________________________________________ ________________________________________.

A model of a bargaining problem calls for an asymmetric form of analysis and both a normative focus on _______

________________________________________ ________________________________________.
14-14

Negotiations and Bargaining


The bargainer needs to determine ___________ _______________________________________ _______________________________________. The minimum necessary variables for a model of the overall bargaining process include both the decision makers and the opponents initial offers, desired outcomes, maximum level _______________________________________ _______________________________________ _______________________________________
14-15

Negotiations and Bargaining


Two parties can bargain over price; the seller usually wants the price to be high, _______________________. The seller is often working under a profit-maximization strategy and the buyer is more interested in minimizing cost.

_______________________________________ _______________________________________.
The building contractor wants more time; the future owner wants __________________________________.
14-16

Distributive Bargaining
The distributive bargaining situation has been most fully explored by psychologists. The results of the distributive bargaining research are a myriad of small laboratory studies that have not generated a general theory of bargaining or a comprehensive model to incorporate the many isolated findings.

14-17

Negotiations and Bargaining


Economists, on the other hand, have seen distributive bargaining as a problem that only involves two parties dividing fixed resources with no opportunity for any outside influence of third parties. Economists, ______________________________

_______________________________________ _______________________________________.

Economists have spent most of their efforts in examining bargaining _______________________ _______________________________________.
14-18

The findings by psychologists can be categorized under six areas, each representing a major factor assumed to affect bargaining.

Psychological Bargaining Framework

1. General bargaining predispositions.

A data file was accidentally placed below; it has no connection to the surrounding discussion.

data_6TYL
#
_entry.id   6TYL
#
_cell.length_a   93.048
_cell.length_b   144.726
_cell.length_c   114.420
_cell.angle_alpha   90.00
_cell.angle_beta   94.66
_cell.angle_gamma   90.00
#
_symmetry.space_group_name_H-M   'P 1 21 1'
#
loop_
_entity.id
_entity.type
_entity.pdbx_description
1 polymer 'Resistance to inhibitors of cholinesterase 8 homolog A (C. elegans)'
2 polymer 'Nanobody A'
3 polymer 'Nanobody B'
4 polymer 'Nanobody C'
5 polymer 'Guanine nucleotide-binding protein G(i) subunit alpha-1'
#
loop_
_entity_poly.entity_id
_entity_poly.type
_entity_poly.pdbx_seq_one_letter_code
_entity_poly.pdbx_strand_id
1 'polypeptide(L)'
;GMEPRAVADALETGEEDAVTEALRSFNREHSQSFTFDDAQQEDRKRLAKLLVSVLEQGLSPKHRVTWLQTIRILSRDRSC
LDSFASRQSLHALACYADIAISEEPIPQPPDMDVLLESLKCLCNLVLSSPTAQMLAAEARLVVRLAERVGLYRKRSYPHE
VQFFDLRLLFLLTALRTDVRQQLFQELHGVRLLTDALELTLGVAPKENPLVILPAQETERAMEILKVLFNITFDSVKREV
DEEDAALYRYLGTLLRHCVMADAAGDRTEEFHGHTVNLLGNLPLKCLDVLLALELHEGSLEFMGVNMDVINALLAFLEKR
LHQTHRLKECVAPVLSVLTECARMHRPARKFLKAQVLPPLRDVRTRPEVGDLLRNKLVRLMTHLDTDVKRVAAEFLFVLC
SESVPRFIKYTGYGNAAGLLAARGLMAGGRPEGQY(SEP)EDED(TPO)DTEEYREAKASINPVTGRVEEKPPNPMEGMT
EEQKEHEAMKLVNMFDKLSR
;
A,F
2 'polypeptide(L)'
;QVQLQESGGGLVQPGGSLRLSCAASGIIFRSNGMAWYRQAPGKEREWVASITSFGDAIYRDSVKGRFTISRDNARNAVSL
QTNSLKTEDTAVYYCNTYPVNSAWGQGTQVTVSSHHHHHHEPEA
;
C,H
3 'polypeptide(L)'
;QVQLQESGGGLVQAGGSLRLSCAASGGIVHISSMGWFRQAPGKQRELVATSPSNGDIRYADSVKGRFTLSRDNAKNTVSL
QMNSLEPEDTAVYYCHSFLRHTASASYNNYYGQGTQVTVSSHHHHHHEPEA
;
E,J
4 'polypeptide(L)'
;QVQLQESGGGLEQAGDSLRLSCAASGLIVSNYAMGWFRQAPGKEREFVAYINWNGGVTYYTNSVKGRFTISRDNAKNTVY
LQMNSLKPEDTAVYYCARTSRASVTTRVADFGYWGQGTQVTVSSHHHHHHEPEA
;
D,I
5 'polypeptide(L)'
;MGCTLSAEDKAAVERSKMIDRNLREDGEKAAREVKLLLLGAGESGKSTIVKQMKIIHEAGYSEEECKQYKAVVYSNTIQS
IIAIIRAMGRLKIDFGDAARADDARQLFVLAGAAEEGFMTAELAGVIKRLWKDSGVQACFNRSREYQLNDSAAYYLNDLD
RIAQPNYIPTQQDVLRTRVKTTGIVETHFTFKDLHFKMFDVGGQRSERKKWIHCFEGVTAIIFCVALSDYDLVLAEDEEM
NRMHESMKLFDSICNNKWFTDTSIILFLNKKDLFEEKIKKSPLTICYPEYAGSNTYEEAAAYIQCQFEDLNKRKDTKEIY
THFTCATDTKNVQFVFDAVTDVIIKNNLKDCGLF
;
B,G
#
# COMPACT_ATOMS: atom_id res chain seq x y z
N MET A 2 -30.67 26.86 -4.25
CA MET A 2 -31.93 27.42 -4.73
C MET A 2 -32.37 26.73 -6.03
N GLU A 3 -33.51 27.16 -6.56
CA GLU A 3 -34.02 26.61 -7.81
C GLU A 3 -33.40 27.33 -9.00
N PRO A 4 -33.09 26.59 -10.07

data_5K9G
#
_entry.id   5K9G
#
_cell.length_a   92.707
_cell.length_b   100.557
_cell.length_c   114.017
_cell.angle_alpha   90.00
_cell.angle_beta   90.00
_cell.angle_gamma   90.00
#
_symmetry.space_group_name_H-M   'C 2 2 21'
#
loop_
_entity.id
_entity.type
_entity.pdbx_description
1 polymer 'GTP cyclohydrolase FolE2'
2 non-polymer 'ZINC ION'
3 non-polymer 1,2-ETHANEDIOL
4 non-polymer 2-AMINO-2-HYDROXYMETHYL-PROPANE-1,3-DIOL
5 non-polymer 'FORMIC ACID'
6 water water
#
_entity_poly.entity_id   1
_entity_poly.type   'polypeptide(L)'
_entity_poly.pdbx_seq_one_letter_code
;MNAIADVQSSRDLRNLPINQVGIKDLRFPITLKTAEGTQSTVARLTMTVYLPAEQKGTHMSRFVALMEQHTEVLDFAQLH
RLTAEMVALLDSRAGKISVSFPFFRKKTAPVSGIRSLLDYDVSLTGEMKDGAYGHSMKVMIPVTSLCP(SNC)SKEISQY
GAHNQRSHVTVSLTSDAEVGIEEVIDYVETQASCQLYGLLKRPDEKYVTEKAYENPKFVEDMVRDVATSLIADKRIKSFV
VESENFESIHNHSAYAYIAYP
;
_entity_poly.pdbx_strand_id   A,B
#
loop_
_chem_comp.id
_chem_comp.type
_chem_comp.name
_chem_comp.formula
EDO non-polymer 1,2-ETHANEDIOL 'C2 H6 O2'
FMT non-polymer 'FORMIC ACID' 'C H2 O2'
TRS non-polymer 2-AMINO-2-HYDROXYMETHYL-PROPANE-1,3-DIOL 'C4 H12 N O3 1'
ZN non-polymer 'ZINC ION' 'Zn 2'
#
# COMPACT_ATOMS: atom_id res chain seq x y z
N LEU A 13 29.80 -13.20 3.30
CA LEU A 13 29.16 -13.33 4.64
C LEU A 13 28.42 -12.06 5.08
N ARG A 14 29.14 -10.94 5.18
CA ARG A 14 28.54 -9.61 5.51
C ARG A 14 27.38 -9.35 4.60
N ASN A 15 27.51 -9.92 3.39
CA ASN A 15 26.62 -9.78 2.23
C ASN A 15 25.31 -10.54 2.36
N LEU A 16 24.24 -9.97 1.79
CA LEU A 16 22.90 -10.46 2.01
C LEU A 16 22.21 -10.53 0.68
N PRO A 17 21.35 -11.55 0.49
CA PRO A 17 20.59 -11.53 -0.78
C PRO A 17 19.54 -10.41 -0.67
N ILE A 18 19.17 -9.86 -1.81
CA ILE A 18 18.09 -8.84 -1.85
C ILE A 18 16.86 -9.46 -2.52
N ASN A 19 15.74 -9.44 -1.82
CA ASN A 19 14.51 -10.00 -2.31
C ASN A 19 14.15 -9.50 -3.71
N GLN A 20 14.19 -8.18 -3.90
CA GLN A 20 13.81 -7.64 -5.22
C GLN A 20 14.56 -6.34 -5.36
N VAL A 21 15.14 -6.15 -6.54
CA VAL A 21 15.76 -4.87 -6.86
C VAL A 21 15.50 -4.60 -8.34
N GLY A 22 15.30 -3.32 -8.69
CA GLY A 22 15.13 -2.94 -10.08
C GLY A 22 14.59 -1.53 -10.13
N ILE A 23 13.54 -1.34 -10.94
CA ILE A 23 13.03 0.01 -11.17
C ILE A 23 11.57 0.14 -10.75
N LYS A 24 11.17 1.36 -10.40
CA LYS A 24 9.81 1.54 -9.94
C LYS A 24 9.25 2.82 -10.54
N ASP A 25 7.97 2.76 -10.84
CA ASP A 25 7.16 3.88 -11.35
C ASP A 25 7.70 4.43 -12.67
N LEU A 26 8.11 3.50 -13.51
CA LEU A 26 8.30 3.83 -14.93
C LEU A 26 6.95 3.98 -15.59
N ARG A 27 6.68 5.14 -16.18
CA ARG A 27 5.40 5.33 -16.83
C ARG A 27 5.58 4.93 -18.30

________________________________________ _______________________________________.
For example, bargainers may have a cooperative or competitive general orientation.

2. Payoff system. ____________________________

_______________________________________.
For example, certain terms may yield a specific amount of profit, or there may be a bonus for attaining a specified agreement, or the time spent in bargaining may involve certain costs. 14-19

Psychological Bargaining Framework


3. Social relationship with the opponent. This factor 5. Situational factors. The
refers to the social relationship existing between the bargainers.
physical and social setting of the bargaining may have an effect. ___________________

___________________ ___________________.
4. Social relationship with significant others.

____________________ ____________________ ____________________ ____________________ ____________?


6. Bargaining strategy. This

___________________ ___________________ ___________________ ___________________ ___________________.

factor includes the specific actions of the bargainer during bargaining. ____________

____________________ ____________________ 14-20

The Payoff System


The actual payoff system that bargainers face in an interaction must certainly be a major determinant of bargaining behavior. Several different factors related to the payoff system have been studied.
1. 2. 3. 4. _________________________________________. _________________________________________. _________________________________________. _________________________________________.

14-21

The Payoff System


5. __________________________________________ _________________________________________.
6. Whether payoffs are based solely on ones own profit schedule or are based, in whole or in part, on the degree to which ones profits exceed those of others.

7. __________________________________________ _________________________________________.
8. Penalties the bargaining _____________________

_________________________________________.
14-22

Breakeven Point
Various names have been used to describe the amount that must be exceeded in the bargaining interaction in order to obtain a profit: _______________________________________ _______________________________________ _______________________________________. A bargainers resistance to making concessions is positively _____________________________ _______________________________________ _______________________________________.
14-23

Breakeven Point
The level of resistance also is assumed to be related to the minimum necessary share. As a bargainer __________________________

_______________________________________ _______________________________________.

It also can be predicted that for a given offer, the higher the minimum necessary share, _____________________________________
14-24

Time Pressure
________________________________________ _______________________________________.
Consider the situation in many labormanagement negotiations.

________________________________________ _______________________________________.
In cases of buyerseller negotiating, time pressure may be created by the buyers imminent need for the product or service, ________________________________

________________________________________ _______________________________________.
14-25

Time Pressure
Time pressure in psychological experiments has been exerted in various ways: 1. High or low probability that the present round of offers would be the last.

2. _____________________________________.